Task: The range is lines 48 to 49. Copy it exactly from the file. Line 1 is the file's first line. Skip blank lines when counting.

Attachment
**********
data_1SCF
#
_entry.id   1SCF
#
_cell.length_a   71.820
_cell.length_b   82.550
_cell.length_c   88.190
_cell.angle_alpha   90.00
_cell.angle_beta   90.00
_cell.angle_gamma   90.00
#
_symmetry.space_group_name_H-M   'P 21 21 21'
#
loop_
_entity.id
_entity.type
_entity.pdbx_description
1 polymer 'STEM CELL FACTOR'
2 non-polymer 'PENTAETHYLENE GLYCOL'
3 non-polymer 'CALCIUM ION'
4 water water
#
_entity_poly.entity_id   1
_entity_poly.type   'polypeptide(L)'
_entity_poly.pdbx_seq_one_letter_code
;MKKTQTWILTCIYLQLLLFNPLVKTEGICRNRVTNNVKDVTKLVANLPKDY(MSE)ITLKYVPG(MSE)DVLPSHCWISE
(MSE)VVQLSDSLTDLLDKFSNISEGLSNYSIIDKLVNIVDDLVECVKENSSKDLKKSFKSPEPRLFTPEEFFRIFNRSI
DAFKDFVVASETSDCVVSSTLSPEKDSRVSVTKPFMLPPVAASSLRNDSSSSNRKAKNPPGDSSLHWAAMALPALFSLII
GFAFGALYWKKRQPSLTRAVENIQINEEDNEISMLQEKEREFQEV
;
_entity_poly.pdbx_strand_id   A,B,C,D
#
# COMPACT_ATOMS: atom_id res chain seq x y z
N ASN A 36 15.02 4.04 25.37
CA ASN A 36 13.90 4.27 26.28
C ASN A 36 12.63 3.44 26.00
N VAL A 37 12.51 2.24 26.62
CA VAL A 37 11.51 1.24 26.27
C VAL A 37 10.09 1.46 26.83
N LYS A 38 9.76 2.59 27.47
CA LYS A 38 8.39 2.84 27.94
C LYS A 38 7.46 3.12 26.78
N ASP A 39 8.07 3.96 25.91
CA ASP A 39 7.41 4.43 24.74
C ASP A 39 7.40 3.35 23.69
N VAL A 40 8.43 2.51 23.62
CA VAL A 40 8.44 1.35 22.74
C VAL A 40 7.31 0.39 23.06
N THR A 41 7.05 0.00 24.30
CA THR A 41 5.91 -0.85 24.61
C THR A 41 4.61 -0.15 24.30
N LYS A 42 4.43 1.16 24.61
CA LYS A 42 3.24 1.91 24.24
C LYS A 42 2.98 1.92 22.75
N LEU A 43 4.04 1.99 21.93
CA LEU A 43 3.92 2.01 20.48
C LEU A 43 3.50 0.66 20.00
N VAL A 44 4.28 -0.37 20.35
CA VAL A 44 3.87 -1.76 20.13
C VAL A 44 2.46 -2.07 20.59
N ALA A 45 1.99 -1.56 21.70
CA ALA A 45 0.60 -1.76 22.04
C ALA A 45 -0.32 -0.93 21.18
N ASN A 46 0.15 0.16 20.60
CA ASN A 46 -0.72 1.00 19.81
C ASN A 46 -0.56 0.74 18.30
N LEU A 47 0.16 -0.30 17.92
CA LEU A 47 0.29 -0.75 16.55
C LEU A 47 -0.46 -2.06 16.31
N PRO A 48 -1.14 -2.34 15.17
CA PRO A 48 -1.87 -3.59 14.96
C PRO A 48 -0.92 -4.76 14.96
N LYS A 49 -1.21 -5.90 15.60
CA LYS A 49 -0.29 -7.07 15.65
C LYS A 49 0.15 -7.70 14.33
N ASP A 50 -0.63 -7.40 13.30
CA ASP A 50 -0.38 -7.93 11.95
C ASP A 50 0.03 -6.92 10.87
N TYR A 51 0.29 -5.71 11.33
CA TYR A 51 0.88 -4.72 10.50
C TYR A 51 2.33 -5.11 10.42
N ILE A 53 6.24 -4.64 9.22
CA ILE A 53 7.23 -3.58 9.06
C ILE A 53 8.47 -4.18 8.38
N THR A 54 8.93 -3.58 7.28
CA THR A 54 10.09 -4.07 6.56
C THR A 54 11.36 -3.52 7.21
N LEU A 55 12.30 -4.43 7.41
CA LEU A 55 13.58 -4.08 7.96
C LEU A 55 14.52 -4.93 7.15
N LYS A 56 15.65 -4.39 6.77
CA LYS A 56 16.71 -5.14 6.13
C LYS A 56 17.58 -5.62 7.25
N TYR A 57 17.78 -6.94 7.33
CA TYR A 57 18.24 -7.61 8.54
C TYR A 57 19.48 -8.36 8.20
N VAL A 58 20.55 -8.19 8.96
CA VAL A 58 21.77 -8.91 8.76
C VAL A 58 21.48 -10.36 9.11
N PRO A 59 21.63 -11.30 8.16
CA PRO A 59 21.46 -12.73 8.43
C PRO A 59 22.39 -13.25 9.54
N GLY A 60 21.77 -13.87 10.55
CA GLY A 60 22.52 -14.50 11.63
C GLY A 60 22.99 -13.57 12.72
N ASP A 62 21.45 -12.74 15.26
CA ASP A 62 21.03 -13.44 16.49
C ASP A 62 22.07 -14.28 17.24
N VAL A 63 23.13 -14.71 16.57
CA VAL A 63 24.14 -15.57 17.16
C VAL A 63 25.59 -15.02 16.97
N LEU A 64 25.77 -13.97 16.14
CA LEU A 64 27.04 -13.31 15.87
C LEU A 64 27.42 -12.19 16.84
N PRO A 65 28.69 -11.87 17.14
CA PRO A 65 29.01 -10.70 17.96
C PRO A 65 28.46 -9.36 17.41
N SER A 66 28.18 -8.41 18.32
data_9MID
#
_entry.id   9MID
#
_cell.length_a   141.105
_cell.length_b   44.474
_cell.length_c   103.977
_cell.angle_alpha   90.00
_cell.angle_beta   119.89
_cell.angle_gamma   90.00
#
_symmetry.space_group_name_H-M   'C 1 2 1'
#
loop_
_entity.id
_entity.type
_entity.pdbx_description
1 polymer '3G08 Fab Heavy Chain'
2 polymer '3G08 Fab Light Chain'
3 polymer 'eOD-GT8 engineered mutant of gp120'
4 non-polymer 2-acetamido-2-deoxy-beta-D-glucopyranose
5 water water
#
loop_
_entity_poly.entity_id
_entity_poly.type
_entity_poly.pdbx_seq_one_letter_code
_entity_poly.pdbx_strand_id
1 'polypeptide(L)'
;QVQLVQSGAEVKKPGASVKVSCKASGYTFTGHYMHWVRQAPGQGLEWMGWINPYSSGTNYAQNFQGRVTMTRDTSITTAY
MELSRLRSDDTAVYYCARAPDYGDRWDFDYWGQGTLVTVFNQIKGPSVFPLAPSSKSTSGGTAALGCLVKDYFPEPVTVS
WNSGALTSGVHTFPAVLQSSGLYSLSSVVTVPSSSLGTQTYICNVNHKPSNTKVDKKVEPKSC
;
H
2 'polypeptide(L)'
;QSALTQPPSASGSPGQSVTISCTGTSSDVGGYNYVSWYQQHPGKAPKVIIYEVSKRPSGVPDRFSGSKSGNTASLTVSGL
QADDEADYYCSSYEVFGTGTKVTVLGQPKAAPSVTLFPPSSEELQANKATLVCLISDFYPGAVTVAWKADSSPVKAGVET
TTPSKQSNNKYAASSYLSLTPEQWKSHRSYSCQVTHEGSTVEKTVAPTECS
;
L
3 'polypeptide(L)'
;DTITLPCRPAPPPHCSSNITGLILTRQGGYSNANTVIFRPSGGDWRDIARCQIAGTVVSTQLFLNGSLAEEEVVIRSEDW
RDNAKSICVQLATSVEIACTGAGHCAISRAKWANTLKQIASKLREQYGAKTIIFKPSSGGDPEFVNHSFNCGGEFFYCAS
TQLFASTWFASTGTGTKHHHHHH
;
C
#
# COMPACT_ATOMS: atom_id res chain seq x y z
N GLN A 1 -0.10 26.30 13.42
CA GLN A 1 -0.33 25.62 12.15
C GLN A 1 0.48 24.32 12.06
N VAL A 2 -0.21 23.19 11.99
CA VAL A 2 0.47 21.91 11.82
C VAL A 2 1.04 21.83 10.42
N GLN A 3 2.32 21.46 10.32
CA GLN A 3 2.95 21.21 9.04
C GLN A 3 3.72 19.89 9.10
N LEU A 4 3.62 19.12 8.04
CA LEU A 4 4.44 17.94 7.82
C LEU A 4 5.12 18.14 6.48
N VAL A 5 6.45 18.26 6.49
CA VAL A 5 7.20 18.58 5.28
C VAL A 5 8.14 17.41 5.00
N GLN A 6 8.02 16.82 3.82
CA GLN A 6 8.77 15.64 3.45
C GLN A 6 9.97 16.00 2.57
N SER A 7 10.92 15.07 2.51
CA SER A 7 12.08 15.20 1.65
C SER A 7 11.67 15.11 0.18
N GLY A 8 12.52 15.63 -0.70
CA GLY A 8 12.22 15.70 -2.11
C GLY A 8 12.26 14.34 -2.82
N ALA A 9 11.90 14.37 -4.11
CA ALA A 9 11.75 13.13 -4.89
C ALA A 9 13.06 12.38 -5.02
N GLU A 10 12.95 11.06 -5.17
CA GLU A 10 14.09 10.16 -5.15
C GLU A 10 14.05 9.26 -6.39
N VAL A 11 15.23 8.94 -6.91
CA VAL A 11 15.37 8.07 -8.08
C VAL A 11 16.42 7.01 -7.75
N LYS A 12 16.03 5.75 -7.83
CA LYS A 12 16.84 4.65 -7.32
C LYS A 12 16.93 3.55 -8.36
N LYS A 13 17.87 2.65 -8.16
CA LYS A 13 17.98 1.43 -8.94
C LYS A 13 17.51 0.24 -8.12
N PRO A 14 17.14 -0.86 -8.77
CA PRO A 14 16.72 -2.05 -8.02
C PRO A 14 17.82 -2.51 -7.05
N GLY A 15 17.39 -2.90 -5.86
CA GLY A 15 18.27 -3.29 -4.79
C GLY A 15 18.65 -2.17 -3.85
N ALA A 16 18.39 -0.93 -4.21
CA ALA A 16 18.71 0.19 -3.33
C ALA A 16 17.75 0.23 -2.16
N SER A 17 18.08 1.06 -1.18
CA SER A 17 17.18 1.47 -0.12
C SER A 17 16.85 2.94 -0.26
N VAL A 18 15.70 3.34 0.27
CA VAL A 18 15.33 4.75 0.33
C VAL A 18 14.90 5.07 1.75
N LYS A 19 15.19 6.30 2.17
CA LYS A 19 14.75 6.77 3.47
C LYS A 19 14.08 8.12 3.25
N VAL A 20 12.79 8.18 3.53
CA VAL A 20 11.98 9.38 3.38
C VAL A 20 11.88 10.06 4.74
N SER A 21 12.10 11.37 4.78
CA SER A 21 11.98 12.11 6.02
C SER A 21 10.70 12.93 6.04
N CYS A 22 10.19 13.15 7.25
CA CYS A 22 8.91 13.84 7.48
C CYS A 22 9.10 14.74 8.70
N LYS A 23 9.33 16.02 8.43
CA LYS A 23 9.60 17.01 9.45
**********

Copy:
C VAL A 40 7.31 0.39 23.06
N THR A 41 7.05 0.00 24.30